I started this site 10 years ago after doing my first triathlon in 2001. My goal for this site is to get people healthy and happy. I firmly believe that triathlon is the best 'sport' for your body as it has less impact then the more popular single sport(running) while incorporating your upper body from swimming allows for a balanced-body approach to fitness.
Some Training and Race-Day Tips
Good tips for training and race-day
GENERAL TRAINING TIPS
Never go up in minutes/miles by more than 10% per week. This decreases your chance for injuries. On a personal note, one day I decided to do the whole trail - 8miles instead of the normal 6miles. I did it alright and felt good immediately afterwards. The following two weeks I felt so run-down and beat-up. It was horrible. Instead of increasing from 6 to 6.6 miles, I went from 6 to 8 miles! That is 33% more! Way too much of a shock.
Do careful stretching when appropriate.
Get lots of sleep, this is the only part of your 24 hour day for real recuperation. Take advantage. It will also keep you mentally sharp.
If you feel run-down at the beginning of your routine, don't push yourself. You don't need to do all of your minutes every time. Your body is just telling you 'whoa! I'm gonna need a little more rest today - an unscheduled light workout will suit me just fine.' If you feel rundown and push yourself to do your minutes or miles, you will only feel worse in the following days and this can lead to injuries and or sickness.
BEFORE YOUR FIRST TRIATHLON
When training for your swim, make sure you go a little farther then your needed distance. You will definitely have confidence then. Swimming can be scary - especially if one can't touch or see the ground.
Remember, you can resort to your 'easy' swim stroke if need be such as the side or the breast stroke.
Do some open-water training if possible. At least 1-2 times prior to racing. Open water swimming will be more challenging. Just make sure you have somebody looking out for you if you get into trouble.
Like the swim, do a few bike or runs over the distance needed. Confidence again. Try racing a duathlon (even though it is a lesser challenge...I know I know...haha!!!) OR race a 5 or 10K run.
Make sure to do a few 'brick' workouts several weeks before your first tri. These will help you immensely for the bike to run (T2) transition.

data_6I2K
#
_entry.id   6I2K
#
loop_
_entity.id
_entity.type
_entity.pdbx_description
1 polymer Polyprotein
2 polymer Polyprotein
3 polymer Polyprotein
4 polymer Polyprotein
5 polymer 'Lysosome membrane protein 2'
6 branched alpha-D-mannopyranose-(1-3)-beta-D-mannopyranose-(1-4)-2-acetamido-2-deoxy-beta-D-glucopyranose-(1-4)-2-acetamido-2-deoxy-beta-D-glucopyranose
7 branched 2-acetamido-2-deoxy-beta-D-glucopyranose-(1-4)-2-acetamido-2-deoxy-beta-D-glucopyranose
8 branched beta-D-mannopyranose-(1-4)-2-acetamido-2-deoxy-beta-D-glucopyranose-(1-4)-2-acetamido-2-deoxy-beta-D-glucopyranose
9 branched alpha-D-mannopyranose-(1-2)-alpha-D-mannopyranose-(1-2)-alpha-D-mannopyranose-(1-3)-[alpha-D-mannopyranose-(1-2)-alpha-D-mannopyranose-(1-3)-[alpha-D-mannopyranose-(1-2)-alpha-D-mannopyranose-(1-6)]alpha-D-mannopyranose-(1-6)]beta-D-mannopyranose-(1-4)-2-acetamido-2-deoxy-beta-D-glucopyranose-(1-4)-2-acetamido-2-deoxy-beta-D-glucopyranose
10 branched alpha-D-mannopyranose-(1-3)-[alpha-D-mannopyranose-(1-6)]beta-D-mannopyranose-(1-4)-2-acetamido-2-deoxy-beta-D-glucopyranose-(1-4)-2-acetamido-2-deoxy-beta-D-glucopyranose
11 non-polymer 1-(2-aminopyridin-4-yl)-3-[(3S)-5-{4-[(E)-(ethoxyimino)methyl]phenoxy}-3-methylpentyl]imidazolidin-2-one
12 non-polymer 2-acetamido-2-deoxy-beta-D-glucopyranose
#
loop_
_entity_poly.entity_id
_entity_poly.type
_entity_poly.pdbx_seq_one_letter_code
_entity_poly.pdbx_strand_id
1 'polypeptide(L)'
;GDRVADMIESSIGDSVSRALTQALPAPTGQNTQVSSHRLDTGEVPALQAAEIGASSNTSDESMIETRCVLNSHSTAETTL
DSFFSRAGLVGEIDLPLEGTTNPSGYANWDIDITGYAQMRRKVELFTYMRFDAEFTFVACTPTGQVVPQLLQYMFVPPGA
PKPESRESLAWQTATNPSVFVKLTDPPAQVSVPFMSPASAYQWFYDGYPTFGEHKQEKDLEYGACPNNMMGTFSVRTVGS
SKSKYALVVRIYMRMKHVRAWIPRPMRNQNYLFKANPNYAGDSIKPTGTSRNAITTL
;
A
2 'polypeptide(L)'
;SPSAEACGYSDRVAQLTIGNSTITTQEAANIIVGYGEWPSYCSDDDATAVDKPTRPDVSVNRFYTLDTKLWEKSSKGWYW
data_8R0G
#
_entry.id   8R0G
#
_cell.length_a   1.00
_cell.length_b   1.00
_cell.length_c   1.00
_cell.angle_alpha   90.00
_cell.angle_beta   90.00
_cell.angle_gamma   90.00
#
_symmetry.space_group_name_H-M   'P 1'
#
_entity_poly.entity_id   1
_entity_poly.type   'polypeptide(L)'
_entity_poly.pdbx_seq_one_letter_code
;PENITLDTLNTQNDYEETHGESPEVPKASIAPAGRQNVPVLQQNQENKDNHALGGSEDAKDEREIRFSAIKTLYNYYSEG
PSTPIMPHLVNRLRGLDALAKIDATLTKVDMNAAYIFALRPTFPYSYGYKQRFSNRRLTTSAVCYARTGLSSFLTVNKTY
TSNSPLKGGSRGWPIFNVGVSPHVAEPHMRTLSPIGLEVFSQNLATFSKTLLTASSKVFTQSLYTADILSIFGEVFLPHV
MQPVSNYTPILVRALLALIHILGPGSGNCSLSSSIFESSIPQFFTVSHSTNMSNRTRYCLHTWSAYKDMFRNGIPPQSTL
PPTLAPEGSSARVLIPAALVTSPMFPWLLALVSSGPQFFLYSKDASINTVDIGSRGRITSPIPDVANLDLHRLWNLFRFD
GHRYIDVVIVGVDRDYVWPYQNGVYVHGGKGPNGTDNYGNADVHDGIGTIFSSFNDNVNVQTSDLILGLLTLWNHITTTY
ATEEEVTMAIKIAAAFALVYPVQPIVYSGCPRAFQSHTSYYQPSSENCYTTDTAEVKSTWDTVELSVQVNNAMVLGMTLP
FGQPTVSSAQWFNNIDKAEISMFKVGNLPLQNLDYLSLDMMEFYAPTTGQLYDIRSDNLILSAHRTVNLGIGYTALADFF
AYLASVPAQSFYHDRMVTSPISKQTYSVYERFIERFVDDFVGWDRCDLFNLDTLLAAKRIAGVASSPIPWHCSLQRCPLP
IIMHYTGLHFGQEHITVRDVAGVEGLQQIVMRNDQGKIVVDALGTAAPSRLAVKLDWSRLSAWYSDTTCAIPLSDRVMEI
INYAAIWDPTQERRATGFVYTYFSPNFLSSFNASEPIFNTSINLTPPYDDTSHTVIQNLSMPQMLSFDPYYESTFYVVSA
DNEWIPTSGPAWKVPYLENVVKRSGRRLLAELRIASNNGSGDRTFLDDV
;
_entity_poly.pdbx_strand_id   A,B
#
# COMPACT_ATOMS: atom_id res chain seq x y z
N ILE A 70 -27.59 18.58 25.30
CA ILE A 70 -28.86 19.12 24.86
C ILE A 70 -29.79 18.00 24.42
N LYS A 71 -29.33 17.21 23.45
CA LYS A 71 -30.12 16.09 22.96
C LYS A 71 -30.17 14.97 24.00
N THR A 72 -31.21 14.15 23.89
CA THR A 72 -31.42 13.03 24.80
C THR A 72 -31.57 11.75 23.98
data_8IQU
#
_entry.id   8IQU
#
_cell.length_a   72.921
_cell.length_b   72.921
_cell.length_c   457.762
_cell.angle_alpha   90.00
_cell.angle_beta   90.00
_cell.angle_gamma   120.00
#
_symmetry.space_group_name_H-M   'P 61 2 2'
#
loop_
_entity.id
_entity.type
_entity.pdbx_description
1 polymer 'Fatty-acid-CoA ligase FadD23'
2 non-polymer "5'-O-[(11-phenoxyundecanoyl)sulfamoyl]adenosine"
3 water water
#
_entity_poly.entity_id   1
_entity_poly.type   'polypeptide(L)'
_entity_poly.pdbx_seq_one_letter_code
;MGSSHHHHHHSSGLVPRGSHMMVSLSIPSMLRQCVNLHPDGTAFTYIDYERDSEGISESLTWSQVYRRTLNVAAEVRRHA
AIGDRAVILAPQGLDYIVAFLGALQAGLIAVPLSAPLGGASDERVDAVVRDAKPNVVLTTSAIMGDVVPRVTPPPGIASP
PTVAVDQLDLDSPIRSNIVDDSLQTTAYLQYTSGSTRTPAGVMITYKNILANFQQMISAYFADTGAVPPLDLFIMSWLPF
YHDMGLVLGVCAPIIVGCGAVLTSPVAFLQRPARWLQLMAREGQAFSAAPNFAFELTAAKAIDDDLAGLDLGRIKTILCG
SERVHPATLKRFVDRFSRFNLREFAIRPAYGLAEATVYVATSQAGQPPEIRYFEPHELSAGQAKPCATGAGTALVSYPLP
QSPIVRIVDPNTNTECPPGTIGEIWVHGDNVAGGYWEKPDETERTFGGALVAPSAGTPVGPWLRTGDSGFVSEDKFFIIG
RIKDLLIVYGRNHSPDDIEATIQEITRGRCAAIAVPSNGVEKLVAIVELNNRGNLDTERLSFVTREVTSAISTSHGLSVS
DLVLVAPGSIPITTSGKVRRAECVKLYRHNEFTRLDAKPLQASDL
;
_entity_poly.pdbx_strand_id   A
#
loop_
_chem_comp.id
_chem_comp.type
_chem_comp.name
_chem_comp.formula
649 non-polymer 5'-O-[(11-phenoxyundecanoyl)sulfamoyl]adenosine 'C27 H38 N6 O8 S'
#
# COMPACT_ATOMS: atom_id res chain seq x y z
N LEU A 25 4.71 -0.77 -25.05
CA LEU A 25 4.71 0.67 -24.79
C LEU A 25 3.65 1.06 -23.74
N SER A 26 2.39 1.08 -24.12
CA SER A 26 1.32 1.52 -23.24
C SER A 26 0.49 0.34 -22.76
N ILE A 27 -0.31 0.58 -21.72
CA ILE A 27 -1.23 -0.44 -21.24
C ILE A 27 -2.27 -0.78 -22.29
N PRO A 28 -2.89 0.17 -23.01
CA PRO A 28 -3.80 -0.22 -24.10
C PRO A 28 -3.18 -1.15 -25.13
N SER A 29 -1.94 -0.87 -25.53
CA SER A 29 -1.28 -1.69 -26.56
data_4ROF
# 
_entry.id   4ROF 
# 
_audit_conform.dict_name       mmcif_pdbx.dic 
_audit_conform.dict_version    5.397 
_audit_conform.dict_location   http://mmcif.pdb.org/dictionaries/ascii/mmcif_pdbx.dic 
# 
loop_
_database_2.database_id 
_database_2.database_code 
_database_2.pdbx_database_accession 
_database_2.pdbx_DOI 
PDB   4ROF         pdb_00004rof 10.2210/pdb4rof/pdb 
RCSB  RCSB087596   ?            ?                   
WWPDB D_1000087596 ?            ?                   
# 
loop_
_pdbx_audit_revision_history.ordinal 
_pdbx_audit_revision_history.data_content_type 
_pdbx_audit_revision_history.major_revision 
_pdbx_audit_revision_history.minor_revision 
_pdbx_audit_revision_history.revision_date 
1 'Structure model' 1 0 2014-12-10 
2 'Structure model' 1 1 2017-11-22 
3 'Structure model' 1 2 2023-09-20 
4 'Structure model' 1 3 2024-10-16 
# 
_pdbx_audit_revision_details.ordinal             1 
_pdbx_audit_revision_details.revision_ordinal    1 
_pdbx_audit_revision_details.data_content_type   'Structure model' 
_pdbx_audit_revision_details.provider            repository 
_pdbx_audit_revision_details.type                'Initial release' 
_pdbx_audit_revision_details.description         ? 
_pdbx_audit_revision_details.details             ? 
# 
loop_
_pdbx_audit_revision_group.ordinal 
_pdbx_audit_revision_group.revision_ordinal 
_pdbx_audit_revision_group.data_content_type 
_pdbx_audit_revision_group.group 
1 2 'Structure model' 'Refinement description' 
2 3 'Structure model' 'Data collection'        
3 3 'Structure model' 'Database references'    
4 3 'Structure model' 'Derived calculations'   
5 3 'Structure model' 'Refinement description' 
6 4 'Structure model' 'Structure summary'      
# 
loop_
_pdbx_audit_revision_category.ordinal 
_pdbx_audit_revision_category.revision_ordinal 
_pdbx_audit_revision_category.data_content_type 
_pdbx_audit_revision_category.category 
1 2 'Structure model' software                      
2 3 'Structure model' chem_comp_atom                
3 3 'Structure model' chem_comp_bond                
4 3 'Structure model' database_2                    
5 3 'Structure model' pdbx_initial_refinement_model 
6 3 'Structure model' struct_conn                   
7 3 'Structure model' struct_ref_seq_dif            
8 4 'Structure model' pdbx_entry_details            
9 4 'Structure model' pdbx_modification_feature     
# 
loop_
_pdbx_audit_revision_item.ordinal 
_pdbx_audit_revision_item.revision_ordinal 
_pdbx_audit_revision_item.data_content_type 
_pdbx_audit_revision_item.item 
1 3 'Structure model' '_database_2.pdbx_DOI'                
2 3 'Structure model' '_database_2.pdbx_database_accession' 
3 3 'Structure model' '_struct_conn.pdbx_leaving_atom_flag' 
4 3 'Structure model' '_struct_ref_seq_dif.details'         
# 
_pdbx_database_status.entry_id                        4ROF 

Try to get familiarized with the course. If you can, obtain a map of the course days beforehand. Optimally, train on the different parts of the course before the event. Don't do all the events on the same day, but separately. If you can't train on the course before the tri, then at least drive and walk most of it. Just being familiar with the course will rid you of a lot of butterflies.
Either at home or at the course, try to mentally visualize your set-up at the transition areas and how your sequence of doing things in each transition area. This is key or you will blunder through the transitions losing unnecessary minutes. Write your transition steps down on paper will help you.
Don't train hard the last two weeks before the race. It's too late for improvement. It takes about 10 days for your body to realize the benefits of that workout.
Get plenty of sleep several nights before. (You should always be doing this though)
Do not change your diet before your first triathlon. Keep things exactly the way they were during training. Some people ask me if they should carbo-load a few days before. NO! Eat like you always do. Do not try to pull a change-up to your system. You are doing a Sprint or Olympic distance triathlon. You should have plenty of energy reserves so long as you haven't been starving yourself. When you move up to Half or Full Ironman, then you might consider a pre-race diet.
Check out the USAT Triathlon Rule Book. Very detailed, probably a lot won't pertain to the beginner BUT has some good ideas. Probably would be a good idea to get a rule book for your particular triathlon (if not a USAT sanctioned event)
Above all, REMEMBER: If it is not broke, do not try to fix it.
The following is taken from Dr. George Sheehan's book entitled Running and Being: The Total Experience (Second Wind, Il 1978).
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